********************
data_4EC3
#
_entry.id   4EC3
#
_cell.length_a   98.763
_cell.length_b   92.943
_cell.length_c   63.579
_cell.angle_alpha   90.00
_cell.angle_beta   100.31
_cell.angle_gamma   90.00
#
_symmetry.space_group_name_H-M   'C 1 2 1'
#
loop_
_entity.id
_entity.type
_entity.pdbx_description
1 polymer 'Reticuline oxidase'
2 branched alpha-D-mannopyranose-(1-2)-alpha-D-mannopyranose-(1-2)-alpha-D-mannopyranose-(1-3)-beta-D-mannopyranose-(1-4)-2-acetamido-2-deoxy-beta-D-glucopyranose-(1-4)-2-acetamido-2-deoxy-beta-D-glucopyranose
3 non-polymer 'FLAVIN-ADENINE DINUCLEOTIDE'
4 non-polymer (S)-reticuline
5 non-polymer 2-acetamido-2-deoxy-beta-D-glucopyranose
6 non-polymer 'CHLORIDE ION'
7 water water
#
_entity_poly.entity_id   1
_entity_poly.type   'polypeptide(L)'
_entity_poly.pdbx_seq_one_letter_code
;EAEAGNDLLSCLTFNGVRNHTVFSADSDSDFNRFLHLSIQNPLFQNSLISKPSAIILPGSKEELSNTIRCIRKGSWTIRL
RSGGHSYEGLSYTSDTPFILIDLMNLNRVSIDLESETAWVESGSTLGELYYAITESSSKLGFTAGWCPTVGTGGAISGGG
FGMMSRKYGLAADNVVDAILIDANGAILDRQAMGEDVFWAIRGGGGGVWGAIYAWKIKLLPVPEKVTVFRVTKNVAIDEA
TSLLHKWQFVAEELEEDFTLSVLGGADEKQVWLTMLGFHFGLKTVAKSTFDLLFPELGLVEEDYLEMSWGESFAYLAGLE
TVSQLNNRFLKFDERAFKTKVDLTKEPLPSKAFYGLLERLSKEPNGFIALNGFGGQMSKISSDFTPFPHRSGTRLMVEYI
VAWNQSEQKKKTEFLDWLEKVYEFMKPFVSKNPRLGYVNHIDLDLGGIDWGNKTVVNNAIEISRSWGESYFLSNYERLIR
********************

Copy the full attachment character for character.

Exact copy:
data_4EC3
#
_entry.id   4EC3
#
_cell.length_a   98.763
_cell.length_b   92.943
_cell.length_c   63.579
_cell.angle_alpha   90.00
_cell.angle_beta   100.31
_cell.angle_gamma   90.00
#
_symmetry.space_group_name_H-M   'C 1 2 1'
#
loop_
_entity.id
_entity.type
_entity.pdbx_description
1 polymer 'Reticuline oxidase'
2 branched alpha-D-mannopyranose-(1-2)-alpha-D-mannopyranose-(1-2)-alpha-D-mannopyranose-(1-3)-beta-D-mannopyranose-(1-4)-2-acetamido-2-deoxy-beta-D-glucopyranose-(1-4)-2-acetamido-2-deoxy-beta-D-glucopyranose
3 non-polymer 'FLAVIN-ADENINE DINUCLEOTIDE'
4 non-polymer (S)-reticuline
5 non-polymer 2-acetamido-2-deoxy-beta-D-glucopyranose
6 non-polymer 'CHLORIDE ION'
7 water water
#
_entity_poly.entity_id   1
_entity_poly.type   'polypeptide(L)'
_entity_poly.pdbx_seq_one_letter_code
;EAEAGNDLLSCLTFNGVRNHTVFSADSDSDFNRFLHLSIQNPLFQNSLISKPSAIILPGSKEELSNTIRCIRKGSWTIRL
RSGGHSYEGLSYTSDTPFILIDLMNLNRVSIDLESETAWVESGSTLGELYYAITESSSKLGFTAGWCPTVGTGGAISGGG
FGMMSRKYGLAADNVVDAILIDANGAILDRQAMGEDVFWAIRGGGGGVWGAIYAWKIKLLPVPEKVTVFRVTKNVAIDEA
TSLLHKWQFVAEELEEDFTLSVLGGADEKQVWLTMLGFHFGLKTVAKSTFDLLFPELGLVEEDYLEMSWGESFAYLAGLE
TVSQLNNRFLKFDERAFKTKVDLTKEPLPSKAFYGLLERLSKEPNGFIALNGFGGQMSKISSDFTPFPHRSGTRLMVEYI
VAWNQSEQKKKTEFLDWLEKVYEFMKPFVSKNPRLGYVNHIDLDLGGIDWGNKTVVNNAIEISRSWGESYFLSNYERLIR